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Understanding the Noise Node in Blender

YT 2021-11-29 12:54 tutorial  > Blender  > texturing

Learn how the Noise Node actually works in Blender and build your understanding of each parameter. 

The Noise node generates smoothly varying random values, based on an input value. This is useful for many things, like creating random textures, or randomizing values over time. The noise can be generated in one to four dimensions.  




1D Noise - The simplest form is the 1D mode. The noise is generated based on a single value input, the W field. If we look at the Color output of the noise with a given W value, we see a constant color. Changing this input smoothly varies the color.  The Noise node also gives us a Factor output, which is a single random value. We can use this to our advantage, and animate the W parameter, to generate values that randomly change over time.

  • Scale - The scale parameter, simply multiplies the W input, changing its slope, and therefore  the size of the noise. It's notable that because the scale multiplies the input, the resulting texture will be smaller at higher scales, and larger at lower scales. We covered this inverse relationship in the Vector Math chapter.
  • Detail - Setting the detail to zero reveals a smooth noise, and this smooth noise is actually the  only thing the noise function can generate. Rougher noise textures are generated by overlaying multiple of these smooth noises of different scales on top of each other. The detail parameter controls how many of these noises are generated and overlaid. Each unit of Detail corresponds to one additional noise level. Each level has a scale parameter that is twice that of the previous level, meaning that each level is half as big as the previous one.
    When gradually increasing the detail, between integer values, the next level of detail gets gradually stronger, from no influence to its full influence when reaching the next integer value. Note that each additional level of noise makes the computation heavier,  so you always want to use as low a detail level as you can, while still getting the effect you want.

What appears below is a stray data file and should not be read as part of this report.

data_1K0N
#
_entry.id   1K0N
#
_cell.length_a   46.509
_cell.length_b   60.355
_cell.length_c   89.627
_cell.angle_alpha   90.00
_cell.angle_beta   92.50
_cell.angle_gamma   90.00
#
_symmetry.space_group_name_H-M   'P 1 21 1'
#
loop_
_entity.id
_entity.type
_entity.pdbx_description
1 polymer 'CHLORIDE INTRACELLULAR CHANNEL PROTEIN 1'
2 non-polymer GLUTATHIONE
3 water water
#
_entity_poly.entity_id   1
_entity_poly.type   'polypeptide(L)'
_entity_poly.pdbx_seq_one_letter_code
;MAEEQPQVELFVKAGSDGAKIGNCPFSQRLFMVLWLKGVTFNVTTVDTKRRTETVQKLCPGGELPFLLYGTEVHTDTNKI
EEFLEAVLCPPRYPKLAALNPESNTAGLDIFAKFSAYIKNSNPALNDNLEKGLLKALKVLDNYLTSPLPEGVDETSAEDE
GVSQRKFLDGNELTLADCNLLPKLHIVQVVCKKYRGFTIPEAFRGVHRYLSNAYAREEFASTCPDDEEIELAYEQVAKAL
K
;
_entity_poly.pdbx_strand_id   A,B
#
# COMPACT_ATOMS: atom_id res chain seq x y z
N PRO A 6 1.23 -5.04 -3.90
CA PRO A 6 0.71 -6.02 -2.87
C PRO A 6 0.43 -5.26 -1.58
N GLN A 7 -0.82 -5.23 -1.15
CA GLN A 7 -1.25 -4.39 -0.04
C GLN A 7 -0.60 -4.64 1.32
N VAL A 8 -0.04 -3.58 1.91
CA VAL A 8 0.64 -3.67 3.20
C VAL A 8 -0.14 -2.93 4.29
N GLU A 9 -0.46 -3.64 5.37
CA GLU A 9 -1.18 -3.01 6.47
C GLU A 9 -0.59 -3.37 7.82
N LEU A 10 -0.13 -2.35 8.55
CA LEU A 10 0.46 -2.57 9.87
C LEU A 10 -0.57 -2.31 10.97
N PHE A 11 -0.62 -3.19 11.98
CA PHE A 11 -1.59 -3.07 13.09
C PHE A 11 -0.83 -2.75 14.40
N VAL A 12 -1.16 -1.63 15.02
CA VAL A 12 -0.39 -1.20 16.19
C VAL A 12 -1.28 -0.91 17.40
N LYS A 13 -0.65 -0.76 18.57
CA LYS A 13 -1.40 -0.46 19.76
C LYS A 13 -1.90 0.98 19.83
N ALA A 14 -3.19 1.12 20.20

Additionally to each level being smaller than the previous,  each level also has a progressively smaller amplitude, which is controlled by the roughness value. The default value of 0.5 means that each level will have half the amplitude of the previous level. Setting this higher gives more and more influence to the smaller noise levels, until reaching one, where all levels have the same influence. Conversely, lowering the roughness gives less influence to the smaller levels, until reaching zero, where only the very first level has any impact on the noise, resulting in effectively the same thing as setting the Detail to zero.
  • Distortion - Lastly, the Distortion parameter distorts the result by adding a noise to the input value, before feeding it back into the main noise function. It's like calculating a noise based on a noisy input. This pre-noise, consists of only the lowest noise level, meaning that it acts as a noise with the same scale as the main noise, but with the Detail set to zero. In most cases, when distortion is desired, adding another custom noise to the input is a better option, giving more control, and allowing the distortion noise to have different parameters.
Author: YT Editor: Michał Franczak
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